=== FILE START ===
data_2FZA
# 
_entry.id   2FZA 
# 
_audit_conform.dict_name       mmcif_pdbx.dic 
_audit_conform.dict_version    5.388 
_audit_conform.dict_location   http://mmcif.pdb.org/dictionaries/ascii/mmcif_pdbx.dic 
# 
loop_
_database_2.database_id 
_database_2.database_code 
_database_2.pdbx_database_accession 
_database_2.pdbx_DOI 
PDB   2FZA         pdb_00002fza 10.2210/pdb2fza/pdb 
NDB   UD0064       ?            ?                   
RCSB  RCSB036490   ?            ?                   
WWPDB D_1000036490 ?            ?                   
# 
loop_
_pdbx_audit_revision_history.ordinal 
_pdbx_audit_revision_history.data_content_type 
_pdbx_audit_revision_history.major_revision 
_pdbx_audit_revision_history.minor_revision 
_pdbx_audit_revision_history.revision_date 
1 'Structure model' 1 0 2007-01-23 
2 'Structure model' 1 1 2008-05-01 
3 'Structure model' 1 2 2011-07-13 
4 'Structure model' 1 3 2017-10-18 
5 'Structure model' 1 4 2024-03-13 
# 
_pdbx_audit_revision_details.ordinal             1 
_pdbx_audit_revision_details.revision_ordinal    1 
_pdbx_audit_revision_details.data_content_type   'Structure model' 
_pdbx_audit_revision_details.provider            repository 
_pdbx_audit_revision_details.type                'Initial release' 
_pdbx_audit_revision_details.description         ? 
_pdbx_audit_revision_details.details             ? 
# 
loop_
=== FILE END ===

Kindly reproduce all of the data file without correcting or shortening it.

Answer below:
data_2FZA
# 
_entry.id   2FZA 
# 
_audit_conform.dict_name       mmcif_pdbx.dic 
_audit_conform.dict_version    5.388 
_audit_conform.dict_location   http://mmcif.pdb.org/dictionaries/ascii/mmcif_pdbx.dic 
# 
loop_
_database_2.database_id 
_database_2.database_code 
_database_2.pdbx_database_accession 
_database_2.pdbx_DOI 
PDB   2FZA         pdb_00002fza 10.2210/pdb2fza/pdb 
NDB   UD0064       ?            ?                   
RCSB  RCSB036490   ?            ?                   
WWPDB D_1000036490 ?            ?                   
# 
loop_
_pdbx_audit_revision_history.ordinal 
_pdbx_audit_revision_history.data_content_type 
_pdbx_audit_revision_history.major_revision 
_pdbx_audit_revision_history.minor_revision 
_pdbx_audit_revision_history.revision_date 
1 'Structure model' 1 0 2007-01-23 
2 'Structure model' 1 1 2008-05-01 
3 'Structure model' 1 2 2011-07-13 
4 'Structure model' 1 3 2017-10-18 
5 'Structure model' 1 4 2024-03-13 
# 
_pdbx_audit_revision_details.ordinal             1 
_pdbx_audit_revision_details.revision_ordinal    1 
_pdbx_audit_revision_details.data_content_type   'Structure model' 
_pdbx_audit_revision_details.provider            repository 
_pdbx_audit_revision_details.type                'Initial release' 
_pdbx_audit_revision_details.description         ? 
_pdbx_audit_revision_details.details             ? 
# 
loop_